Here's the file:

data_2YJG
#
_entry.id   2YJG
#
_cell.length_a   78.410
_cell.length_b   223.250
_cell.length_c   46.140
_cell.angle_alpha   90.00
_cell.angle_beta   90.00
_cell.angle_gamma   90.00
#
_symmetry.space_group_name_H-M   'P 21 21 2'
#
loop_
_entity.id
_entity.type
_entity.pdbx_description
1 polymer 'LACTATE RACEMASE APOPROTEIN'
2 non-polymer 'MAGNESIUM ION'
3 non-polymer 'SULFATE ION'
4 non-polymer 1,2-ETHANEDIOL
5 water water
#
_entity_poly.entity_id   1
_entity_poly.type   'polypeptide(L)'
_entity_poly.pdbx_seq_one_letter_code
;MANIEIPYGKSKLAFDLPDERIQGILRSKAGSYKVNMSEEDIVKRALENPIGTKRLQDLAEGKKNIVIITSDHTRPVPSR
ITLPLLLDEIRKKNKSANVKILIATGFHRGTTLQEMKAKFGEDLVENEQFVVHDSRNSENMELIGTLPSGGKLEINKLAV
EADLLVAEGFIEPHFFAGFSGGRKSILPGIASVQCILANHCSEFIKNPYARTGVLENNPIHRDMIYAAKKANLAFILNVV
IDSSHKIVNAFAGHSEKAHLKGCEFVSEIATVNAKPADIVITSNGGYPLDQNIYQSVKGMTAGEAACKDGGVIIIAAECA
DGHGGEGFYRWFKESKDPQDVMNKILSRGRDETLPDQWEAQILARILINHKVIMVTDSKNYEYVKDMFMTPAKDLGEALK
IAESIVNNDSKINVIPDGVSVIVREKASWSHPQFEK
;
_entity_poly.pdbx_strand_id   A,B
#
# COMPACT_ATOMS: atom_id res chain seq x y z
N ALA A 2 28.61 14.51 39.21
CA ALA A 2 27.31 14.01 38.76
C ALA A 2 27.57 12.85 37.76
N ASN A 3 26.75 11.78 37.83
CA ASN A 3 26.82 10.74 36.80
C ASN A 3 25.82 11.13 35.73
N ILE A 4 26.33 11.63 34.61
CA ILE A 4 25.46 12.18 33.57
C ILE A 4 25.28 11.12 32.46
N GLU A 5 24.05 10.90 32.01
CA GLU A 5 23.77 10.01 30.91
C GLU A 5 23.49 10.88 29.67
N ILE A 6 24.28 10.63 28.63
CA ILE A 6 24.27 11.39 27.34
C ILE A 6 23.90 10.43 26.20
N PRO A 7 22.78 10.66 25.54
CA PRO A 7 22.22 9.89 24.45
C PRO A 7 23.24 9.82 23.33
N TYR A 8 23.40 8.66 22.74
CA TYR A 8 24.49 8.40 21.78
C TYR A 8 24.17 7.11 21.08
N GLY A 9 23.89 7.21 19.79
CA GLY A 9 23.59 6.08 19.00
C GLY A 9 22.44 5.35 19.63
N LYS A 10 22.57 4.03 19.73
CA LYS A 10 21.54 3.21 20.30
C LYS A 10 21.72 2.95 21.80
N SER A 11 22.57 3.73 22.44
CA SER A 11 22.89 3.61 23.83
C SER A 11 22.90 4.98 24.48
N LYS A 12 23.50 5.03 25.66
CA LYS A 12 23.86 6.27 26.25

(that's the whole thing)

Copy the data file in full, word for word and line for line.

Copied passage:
data_2YJG
#
_entry.id   2YJG
#
_cell.length_a   78.410
_cell.length_b   223.250
_cell.length_c   46.140
_cell.angle_alpha   90.00
_cell.angle_beta   90.00
_cell.angle_gamma   90.00
#
_symmetry.space_group_name_H-M   'P 21 21 2'
#
loop_
_entity.id
_entity.type
_entity.pdbx_description
1 polymer 'LACTATE RACEMASE APOPROTEIN'
2 non-polymer 'MAGNESIUM ION'
3 non-polymer 'SULFATE ION'
4 non-polymer 1,2-ETHANEDIOL
5 water water
#
_entity_poly.entity_id   1
_entity_poly.type   'polypeptide(L)'
_entity_poly.pdbx_seq_one_letter_code
;MANIEIPYGKSKLAFDLPDERIQGILRSKAGSYKVNMSEEDIVKRALENPIGTKRLQDLAEGKKNIVIITSDHTRPVPSR
ITLPLLLDEIRKKNKSANVKILIATGFHRGTTLQEMKAKFGEDLVENEQFVVHDSRNSENMELIGTLPSGGKLEINKLAV
EADLLVAEGFIEPHFFAGFSGGRKSILPGIASVQCILANHCSEFIKNPYARTGVLENNPIHRDMIYAAKKANLAFILNVV
IDSSHKIVNAFAGHSEKAHLKGCEFVSEIATVNAKPADIVITSNGGYPLDQNIYQSVKGMTAGEAACKDGGVIIIAAECA
DGHGGEGFYRWFKESKDPQDVMNKILSRGRDETLPDQWEAQILARILINHKVIMVTDSKNYEYVKDMFMTPAKDLGEALK
IAESIVNNDSKINVIPDGVSVIVREKASWSHPQFEK
;
_entity_poly.pdbx_strand_id   A,B
#
# COMPACT_ATOMS: atom_id res chain seq x y z
N ALA A 2 28.61 14.51 39.21
CA ALA A 2 27.31 14.01 38.76
C ALA A 2 27.57 12.85 37.76
N ASN A 3 26.75 11.78 37.83
CA ASN A 3 26.82 10.74 36.80
C ASN A 3 25.82 11.13 35.73
N ILE A 4 26.33 11.63 34.61
CA ILE A 4 25.46 12.18 33.57
C ILE A 4 25.28 11.12 32.46
N GLU A 5 24.05 10.90 32.01
CA GLU A 5 23.77 10.01 30.91
C GLU A 5 23.49 10.88 29.67
N ILE A 6 24.28 10.63 28.63
CA ILE A 6 24.27 11.39 27.34
C ILE A 6 23.90 10.43 26.20
N PRO A 7 22.78 10.66 25.54
CA PRO A 7 22.22 9.89 24.45
C PRO A 7 23.24 9.82 23.33
N TYR A 8 23.40 8.66 22.74
CA TYR A 8 24.49 8.40 21.78
C TYR A 8 24.17 7.11 21.08
N GLY A 9 23.89 7.21 19.79
CA GLY A 9 23.59 6.08 19.00
C GLY A 9 22.44 5.35 19.63
N LYS A 10 22.57 4.03 19.73
CA LYS A 10 21.54 3.21 20.30
C LYS A 10 21.72 2.95 21.80
N SER A 11 22.57 3.73 22.44
CA SER A 11 22.89 3.61 23.83
C SER A 11 22.90 4.98 24.48
N LYS A 12 23.50 5.03 25.66
CA LYS A 12 23.86 6.27 26.25